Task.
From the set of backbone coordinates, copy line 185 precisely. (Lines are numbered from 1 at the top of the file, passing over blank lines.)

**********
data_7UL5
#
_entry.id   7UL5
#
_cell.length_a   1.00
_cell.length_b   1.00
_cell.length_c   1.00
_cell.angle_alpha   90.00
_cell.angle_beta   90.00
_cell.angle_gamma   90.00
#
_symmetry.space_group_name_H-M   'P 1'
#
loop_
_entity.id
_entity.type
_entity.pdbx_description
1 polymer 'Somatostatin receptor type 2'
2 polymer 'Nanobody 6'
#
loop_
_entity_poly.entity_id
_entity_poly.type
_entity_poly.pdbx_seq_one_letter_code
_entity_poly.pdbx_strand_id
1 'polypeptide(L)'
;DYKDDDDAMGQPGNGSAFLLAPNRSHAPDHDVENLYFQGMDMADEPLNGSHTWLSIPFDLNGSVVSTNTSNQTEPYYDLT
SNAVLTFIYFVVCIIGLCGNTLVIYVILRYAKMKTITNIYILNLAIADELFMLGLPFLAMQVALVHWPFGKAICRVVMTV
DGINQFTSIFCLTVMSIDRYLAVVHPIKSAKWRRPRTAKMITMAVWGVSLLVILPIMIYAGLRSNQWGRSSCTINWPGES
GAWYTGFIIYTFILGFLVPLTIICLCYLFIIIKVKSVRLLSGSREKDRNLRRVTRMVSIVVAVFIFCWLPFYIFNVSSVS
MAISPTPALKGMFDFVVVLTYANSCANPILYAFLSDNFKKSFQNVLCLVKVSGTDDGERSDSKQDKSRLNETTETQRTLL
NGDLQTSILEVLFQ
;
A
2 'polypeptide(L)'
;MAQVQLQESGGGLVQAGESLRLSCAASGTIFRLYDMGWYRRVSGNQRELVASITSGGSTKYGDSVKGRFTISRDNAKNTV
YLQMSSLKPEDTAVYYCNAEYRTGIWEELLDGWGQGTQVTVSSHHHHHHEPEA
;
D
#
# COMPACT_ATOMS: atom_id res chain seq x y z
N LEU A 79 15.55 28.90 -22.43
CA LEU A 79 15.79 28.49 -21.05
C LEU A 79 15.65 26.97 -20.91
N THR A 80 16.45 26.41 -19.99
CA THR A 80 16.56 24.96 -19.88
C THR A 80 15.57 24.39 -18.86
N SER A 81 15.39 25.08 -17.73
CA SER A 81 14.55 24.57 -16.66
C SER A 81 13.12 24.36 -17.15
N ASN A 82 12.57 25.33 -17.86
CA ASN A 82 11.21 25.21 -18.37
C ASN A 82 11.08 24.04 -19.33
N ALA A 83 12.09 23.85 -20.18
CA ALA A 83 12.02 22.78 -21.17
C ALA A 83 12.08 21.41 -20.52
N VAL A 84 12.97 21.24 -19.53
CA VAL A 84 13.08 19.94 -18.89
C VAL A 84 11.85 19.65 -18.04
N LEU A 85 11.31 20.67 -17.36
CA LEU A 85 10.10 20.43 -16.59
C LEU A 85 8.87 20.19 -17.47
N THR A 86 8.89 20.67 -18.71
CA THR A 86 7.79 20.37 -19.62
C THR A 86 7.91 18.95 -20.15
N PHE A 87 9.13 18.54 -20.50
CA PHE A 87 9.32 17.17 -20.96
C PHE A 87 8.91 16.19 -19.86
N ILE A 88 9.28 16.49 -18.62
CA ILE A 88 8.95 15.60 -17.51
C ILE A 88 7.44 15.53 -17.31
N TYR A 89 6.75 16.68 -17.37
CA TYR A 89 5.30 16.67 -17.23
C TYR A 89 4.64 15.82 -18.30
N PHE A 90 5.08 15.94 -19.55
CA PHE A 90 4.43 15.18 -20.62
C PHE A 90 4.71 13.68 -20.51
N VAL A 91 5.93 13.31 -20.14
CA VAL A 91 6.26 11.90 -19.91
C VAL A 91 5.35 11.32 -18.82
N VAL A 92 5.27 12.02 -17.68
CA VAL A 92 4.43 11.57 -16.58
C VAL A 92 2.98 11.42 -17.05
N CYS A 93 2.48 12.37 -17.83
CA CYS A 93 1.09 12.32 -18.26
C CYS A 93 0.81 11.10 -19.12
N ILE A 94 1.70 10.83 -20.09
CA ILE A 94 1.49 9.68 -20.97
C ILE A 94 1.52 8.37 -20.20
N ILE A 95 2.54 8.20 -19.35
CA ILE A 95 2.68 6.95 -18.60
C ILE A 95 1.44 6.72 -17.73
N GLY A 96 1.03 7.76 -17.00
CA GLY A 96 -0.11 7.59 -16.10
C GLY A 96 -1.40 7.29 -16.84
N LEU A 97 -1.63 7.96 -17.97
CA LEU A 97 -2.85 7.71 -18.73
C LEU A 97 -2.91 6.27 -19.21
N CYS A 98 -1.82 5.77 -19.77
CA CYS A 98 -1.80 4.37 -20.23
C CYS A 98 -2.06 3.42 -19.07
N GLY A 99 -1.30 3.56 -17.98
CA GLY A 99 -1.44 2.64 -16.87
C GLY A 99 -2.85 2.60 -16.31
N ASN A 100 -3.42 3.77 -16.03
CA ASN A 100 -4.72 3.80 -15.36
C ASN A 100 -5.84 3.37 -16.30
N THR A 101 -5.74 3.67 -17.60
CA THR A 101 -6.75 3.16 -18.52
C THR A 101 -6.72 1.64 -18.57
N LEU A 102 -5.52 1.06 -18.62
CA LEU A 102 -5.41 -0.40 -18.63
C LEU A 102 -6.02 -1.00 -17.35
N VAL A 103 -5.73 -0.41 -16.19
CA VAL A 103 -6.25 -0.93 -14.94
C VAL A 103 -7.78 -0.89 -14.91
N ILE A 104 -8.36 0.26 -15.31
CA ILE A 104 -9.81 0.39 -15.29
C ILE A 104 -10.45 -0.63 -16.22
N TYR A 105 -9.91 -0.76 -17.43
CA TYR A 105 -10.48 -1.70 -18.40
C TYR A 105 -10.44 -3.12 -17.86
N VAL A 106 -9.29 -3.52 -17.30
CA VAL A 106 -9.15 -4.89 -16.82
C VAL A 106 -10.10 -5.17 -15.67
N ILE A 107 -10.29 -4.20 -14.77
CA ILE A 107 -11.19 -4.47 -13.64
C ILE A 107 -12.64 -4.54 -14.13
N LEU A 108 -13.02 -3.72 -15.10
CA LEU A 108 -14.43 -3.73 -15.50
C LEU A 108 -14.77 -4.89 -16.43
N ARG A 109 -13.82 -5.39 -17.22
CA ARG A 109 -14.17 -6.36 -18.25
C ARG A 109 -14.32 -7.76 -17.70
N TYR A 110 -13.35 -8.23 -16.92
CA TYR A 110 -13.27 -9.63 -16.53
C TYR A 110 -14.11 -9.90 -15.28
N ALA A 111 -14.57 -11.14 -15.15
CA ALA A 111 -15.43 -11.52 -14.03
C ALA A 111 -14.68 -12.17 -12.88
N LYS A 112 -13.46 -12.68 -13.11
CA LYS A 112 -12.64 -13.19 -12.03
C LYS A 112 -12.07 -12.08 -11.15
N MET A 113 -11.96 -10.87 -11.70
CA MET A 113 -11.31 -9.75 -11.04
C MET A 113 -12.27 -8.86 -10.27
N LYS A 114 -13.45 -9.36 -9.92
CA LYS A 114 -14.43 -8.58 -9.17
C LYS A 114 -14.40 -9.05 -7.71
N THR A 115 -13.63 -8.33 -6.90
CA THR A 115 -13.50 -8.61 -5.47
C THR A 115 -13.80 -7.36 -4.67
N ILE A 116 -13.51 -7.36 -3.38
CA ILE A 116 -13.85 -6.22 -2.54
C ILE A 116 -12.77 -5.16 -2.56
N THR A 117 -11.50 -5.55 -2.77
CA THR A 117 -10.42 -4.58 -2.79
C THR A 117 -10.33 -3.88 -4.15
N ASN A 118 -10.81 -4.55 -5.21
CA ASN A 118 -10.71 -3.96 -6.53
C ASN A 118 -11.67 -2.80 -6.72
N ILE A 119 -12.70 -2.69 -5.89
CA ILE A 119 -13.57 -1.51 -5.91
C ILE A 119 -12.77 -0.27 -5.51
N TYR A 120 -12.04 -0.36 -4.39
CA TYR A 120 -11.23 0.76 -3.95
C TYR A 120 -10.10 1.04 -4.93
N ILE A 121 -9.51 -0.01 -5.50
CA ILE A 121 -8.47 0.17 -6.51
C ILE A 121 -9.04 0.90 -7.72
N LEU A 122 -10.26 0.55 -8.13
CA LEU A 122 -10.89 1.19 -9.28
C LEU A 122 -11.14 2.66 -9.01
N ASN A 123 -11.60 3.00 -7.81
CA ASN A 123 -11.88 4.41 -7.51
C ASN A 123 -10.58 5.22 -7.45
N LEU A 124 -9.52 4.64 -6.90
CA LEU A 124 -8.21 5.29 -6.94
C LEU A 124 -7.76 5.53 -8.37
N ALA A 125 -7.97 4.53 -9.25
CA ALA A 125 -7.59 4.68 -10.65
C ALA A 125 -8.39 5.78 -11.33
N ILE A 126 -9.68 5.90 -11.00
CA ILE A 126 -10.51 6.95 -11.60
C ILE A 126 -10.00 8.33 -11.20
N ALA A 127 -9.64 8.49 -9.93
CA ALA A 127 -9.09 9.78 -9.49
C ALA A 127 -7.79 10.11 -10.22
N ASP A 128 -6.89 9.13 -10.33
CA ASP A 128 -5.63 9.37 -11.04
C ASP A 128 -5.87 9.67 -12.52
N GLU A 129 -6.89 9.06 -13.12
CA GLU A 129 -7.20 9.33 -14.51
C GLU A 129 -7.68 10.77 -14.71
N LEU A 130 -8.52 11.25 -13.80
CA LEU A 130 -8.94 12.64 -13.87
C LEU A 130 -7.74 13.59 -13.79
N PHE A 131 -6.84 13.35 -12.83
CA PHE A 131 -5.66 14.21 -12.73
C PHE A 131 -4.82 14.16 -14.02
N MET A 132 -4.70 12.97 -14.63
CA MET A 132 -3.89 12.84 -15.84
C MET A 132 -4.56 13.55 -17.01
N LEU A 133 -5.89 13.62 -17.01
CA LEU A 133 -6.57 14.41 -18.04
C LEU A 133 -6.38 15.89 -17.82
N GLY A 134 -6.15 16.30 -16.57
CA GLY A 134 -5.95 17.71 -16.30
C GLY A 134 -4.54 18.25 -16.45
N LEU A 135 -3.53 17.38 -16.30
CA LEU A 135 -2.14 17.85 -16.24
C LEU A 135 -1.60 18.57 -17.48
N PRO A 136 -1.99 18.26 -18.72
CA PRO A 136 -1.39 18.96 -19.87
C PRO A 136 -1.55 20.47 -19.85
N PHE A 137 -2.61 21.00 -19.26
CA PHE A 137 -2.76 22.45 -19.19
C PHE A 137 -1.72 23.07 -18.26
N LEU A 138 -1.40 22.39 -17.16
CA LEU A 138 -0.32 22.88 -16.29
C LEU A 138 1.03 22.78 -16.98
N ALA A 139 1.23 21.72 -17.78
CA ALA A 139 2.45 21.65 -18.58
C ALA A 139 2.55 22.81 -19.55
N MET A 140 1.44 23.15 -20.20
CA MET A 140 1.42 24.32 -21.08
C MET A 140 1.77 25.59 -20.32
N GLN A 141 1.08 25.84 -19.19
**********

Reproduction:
C ILE A 126 -10.00 8.33 -11.20